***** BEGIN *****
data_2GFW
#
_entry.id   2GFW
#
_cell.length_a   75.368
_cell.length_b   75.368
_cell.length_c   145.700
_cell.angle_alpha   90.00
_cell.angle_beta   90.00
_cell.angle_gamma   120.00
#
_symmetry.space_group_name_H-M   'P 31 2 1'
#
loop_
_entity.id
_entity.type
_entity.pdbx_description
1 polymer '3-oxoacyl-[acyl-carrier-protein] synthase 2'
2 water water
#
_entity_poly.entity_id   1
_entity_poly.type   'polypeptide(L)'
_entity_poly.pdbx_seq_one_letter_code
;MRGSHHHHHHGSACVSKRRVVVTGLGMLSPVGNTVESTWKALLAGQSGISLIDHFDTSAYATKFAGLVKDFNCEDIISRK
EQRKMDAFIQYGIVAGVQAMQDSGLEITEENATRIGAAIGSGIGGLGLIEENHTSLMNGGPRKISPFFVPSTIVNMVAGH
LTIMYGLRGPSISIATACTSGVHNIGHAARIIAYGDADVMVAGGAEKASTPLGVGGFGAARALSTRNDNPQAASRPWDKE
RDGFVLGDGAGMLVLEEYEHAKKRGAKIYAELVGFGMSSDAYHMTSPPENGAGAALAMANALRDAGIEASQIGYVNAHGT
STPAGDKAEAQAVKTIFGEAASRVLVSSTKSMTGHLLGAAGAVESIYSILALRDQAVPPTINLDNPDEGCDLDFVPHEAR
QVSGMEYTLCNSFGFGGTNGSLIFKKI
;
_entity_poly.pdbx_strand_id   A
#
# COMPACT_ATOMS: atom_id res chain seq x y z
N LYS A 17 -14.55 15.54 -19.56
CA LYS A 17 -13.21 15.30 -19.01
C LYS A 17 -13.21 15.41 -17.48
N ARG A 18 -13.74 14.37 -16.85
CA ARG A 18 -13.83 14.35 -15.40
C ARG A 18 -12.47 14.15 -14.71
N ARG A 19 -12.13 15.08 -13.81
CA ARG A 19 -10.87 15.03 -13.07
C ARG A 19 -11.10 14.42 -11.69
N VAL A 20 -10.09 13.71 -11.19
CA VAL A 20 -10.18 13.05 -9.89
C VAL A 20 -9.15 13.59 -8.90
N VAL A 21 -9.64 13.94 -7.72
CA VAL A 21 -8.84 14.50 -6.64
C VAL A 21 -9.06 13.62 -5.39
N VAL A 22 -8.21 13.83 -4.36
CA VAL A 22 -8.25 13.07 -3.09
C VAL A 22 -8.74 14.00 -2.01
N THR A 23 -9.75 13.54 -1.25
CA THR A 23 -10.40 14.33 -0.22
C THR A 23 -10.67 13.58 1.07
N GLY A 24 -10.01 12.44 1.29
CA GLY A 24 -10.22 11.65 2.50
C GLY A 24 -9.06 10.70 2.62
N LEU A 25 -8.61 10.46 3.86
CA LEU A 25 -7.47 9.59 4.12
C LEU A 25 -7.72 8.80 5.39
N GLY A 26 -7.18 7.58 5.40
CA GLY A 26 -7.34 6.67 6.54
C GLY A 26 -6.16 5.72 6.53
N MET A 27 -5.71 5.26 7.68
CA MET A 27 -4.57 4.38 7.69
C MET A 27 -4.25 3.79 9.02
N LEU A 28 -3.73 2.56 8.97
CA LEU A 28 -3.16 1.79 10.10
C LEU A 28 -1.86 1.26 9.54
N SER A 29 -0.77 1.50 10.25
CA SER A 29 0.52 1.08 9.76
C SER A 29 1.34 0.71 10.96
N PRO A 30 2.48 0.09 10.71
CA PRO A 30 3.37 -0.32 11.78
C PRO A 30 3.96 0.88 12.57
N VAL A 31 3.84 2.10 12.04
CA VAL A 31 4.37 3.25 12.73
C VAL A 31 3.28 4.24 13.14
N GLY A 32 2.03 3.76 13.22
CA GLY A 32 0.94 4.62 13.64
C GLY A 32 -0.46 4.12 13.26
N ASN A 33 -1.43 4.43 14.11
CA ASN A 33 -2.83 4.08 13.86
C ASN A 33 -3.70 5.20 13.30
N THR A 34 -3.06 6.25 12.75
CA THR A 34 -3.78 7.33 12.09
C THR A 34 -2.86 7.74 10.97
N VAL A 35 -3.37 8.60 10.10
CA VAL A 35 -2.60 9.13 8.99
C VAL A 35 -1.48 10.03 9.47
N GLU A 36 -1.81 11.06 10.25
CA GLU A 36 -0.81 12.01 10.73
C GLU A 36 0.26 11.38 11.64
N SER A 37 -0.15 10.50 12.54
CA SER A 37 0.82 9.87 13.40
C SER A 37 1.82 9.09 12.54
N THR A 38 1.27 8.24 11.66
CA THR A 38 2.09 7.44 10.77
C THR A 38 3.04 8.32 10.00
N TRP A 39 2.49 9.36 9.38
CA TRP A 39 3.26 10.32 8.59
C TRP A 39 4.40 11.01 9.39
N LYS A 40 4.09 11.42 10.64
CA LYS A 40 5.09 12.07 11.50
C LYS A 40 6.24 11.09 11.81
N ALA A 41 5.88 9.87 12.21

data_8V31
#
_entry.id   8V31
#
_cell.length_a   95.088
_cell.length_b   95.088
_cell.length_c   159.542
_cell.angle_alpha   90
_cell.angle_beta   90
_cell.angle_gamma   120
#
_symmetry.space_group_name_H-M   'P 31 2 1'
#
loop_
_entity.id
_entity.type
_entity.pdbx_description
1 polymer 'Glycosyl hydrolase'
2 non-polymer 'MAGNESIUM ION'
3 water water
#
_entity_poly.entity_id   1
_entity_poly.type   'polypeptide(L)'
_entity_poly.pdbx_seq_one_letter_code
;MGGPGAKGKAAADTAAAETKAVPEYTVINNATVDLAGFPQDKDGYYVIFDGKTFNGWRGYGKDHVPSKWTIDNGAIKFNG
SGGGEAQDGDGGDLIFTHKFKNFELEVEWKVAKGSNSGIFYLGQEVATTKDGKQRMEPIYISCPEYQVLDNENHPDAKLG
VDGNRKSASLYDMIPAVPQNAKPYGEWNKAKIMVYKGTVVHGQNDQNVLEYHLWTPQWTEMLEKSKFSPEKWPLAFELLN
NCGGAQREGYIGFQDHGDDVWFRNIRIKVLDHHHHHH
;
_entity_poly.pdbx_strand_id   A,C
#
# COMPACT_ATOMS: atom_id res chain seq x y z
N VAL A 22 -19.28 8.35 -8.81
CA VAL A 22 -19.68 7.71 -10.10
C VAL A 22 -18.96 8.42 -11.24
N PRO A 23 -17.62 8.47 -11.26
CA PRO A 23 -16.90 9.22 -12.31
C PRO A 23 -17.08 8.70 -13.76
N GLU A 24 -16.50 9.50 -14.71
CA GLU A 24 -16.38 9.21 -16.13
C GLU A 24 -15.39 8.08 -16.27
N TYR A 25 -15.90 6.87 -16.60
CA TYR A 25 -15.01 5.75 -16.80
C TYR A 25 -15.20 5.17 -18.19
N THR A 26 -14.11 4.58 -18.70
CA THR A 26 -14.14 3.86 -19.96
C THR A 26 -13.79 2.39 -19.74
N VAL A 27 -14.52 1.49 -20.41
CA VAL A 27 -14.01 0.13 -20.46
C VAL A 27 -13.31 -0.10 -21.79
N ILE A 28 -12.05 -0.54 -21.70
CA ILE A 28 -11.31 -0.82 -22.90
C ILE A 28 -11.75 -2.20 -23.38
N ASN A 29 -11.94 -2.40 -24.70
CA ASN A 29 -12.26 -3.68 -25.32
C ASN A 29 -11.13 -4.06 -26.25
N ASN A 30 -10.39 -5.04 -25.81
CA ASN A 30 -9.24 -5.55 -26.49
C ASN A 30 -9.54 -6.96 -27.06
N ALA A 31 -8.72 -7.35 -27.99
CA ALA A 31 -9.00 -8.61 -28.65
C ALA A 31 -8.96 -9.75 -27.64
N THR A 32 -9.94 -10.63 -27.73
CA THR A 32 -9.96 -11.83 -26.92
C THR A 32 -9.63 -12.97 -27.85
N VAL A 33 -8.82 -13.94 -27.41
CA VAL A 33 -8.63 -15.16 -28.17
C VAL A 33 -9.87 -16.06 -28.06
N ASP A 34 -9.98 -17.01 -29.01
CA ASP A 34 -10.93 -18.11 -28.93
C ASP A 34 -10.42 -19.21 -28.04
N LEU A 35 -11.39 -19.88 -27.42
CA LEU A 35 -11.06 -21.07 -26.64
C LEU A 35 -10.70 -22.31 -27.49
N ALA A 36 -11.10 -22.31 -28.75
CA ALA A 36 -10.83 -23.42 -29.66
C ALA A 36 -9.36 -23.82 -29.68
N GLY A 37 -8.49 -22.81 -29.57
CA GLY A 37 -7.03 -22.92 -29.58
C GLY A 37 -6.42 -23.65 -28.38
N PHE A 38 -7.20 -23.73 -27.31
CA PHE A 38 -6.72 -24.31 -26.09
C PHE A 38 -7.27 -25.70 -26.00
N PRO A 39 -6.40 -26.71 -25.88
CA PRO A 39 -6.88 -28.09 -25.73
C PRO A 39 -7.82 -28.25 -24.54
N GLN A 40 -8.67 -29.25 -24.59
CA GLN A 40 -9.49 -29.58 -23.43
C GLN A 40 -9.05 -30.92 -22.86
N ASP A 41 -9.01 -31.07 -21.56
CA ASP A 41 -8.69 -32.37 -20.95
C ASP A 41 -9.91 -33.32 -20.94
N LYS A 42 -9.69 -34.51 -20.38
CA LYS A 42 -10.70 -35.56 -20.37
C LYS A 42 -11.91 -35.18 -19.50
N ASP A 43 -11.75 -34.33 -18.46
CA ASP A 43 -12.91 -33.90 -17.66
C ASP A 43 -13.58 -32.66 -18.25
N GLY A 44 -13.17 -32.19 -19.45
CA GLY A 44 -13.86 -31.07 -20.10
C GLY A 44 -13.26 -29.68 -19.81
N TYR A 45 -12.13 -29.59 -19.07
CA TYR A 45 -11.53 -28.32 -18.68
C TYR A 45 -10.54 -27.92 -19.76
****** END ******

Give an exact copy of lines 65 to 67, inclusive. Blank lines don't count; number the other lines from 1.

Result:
CA MET A 27 -4.57 4.38 7.69
C MET A 27 -4.25 3.79 9.02
N LEU A 28 -3.73 2.56 8.97